Funded by the Mexican Secretariat of Public Education, CITIR was selected to join a bi-national research network in collaboration with the Universidad Autónoma de Nuevo León (UANL) and the Universidad Autónoma de Tamaulipas (UAT) in Nuevo León, Mexico. The two-year partnership will examine migrants’ experiences of human rights violations, perceptions of insecurity, discrimination, and emotional and psychosocial well-being. Migrants in transit from Central and South America to the metropolitan area of Monterrey, Nuevo Léon, Mexico as well as Latino migrants in Phoenix, AZ will participate in interviews and focus groups to obtain individual narratives and a metanarrative on human rights and the well-being of migrant families. These data will contribute to an analysis of social and cultural protective factors that should be taken into account in terms of migrants’ human rights and well-being, and will place them in the context of the local culture, legal and social systems. CITIR, UANL and UAT will conduct a pilot study in Nuevo León, Mexico of the parenting intervention developed at SIRC with Latino families in Phoenix, AZ called, Families Preparing the New Generation.The pilot study will incorporate the protective factors and needs for family functioning identified by the participants in the study, and will provide guidelines for future policy and evidence-based programs that support migrant families, and allow us to better understand how migrant parents and their children may thrive in both Nuevo León and in Arizona.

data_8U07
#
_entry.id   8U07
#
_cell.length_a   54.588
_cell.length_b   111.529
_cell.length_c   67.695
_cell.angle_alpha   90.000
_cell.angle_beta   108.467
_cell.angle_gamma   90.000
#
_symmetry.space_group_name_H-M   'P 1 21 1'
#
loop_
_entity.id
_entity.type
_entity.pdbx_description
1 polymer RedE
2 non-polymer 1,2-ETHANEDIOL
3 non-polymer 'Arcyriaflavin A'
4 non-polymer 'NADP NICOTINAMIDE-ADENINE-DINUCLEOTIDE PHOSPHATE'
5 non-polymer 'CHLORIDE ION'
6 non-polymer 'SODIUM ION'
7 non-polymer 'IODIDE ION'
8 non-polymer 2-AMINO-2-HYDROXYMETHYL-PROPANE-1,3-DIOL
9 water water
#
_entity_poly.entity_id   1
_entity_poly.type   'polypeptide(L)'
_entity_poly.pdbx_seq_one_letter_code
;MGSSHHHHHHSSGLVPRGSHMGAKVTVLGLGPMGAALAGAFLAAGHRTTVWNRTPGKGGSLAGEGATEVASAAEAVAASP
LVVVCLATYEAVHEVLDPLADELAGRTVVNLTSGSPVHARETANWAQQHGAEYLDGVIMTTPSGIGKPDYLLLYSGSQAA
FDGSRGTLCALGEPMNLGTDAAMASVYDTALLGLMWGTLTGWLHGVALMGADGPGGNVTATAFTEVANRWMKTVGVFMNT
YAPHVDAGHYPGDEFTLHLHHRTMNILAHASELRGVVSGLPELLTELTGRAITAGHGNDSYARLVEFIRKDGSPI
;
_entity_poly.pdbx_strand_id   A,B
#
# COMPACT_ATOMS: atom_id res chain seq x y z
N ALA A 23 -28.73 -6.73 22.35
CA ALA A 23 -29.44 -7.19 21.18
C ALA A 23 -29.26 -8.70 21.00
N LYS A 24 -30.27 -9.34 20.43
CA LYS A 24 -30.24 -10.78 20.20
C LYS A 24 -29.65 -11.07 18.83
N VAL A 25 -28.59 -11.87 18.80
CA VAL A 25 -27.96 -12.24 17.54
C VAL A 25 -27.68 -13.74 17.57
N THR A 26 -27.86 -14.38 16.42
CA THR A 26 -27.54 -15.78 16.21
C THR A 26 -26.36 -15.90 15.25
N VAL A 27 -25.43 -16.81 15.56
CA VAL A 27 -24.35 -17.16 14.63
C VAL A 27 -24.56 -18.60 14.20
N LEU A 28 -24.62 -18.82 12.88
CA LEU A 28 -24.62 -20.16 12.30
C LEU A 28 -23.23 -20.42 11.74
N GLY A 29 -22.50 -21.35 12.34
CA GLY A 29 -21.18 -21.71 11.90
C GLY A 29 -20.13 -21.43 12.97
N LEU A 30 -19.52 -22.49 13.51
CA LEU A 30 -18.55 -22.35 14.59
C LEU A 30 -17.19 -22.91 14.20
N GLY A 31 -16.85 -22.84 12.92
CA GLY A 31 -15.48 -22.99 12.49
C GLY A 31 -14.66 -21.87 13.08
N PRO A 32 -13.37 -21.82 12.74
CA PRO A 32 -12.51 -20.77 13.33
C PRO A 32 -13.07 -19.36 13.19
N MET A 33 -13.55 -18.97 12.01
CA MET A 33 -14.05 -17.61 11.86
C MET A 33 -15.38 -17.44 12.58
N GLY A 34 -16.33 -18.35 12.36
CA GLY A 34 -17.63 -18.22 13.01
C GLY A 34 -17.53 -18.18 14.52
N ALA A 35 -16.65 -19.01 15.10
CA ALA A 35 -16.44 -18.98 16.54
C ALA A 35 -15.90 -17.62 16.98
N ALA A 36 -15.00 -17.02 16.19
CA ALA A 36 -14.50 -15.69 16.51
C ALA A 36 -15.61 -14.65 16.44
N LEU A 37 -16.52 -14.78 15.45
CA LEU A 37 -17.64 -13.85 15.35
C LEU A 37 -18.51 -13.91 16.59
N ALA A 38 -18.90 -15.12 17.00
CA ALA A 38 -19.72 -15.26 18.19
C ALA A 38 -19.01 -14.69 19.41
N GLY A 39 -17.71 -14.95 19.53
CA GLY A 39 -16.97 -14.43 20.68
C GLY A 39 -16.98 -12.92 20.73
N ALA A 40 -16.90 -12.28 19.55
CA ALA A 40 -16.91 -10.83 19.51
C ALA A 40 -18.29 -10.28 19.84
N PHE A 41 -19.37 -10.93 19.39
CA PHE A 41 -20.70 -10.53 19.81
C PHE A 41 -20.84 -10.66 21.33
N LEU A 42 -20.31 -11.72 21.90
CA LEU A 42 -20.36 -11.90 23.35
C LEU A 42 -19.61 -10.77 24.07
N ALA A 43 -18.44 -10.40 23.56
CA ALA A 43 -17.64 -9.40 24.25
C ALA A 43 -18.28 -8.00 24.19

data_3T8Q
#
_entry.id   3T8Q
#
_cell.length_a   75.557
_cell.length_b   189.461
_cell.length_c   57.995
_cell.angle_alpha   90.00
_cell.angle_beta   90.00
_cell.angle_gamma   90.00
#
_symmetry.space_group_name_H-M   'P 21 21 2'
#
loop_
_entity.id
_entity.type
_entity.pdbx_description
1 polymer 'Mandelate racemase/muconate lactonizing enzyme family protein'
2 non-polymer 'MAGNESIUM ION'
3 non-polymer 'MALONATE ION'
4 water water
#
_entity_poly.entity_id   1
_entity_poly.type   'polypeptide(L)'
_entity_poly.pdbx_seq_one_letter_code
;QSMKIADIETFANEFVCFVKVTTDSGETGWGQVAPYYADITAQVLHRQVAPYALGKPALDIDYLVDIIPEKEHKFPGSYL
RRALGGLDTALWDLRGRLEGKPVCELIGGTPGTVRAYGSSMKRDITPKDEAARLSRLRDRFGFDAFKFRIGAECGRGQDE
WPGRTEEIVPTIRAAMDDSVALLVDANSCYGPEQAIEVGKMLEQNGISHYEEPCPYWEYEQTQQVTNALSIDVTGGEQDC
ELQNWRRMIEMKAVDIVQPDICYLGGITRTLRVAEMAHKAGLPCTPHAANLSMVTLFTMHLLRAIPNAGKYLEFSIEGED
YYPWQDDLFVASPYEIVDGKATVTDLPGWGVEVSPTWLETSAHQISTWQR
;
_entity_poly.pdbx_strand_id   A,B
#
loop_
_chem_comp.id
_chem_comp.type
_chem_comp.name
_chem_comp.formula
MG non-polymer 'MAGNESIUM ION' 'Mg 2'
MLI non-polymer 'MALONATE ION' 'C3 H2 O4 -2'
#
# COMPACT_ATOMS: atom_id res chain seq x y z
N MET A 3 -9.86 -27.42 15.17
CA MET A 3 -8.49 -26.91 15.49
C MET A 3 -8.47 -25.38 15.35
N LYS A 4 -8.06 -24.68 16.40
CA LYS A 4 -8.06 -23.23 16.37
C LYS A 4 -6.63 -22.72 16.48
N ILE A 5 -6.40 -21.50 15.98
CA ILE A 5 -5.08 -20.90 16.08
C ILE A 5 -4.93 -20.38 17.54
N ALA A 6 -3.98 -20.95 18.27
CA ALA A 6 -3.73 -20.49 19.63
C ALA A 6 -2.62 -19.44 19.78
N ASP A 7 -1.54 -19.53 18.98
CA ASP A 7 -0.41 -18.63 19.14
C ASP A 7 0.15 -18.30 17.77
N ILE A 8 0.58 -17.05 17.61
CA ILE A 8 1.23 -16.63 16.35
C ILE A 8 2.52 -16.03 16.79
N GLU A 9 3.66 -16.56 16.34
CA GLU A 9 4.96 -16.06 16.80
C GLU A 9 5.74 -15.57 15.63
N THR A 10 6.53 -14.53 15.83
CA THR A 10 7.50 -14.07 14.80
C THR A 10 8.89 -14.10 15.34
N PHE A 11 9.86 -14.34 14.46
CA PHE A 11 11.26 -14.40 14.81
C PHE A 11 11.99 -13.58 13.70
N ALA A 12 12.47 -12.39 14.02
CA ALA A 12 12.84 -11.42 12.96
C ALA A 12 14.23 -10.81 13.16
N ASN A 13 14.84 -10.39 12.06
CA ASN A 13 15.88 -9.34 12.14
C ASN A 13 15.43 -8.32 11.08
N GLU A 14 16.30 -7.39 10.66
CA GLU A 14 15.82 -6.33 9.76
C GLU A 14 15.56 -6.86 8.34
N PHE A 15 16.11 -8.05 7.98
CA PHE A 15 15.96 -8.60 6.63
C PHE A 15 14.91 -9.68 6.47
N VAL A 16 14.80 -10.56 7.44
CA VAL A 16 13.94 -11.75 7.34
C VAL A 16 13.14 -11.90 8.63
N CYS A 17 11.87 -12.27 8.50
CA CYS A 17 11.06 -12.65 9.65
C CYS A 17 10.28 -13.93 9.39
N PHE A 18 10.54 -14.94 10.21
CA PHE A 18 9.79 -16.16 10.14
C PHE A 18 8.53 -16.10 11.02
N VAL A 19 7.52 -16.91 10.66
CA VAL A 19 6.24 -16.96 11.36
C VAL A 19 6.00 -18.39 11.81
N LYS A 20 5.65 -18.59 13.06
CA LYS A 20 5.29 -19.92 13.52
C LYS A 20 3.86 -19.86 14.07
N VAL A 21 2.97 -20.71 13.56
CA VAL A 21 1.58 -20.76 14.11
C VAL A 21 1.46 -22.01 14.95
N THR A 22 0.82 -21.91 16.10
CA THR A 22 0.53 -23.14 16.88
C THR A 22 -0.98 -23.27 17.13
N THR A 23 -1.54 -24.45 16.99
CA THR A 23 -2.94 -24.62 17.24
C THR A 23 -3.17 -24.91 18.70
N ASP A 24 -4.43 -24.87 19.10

Manténte REAL in Monterrey, Mexico (2002-2004)

Principal Investigators: Flavio F. Marsiglia, Stephen S. Kulis, & Gregorio Martinez Rodriguez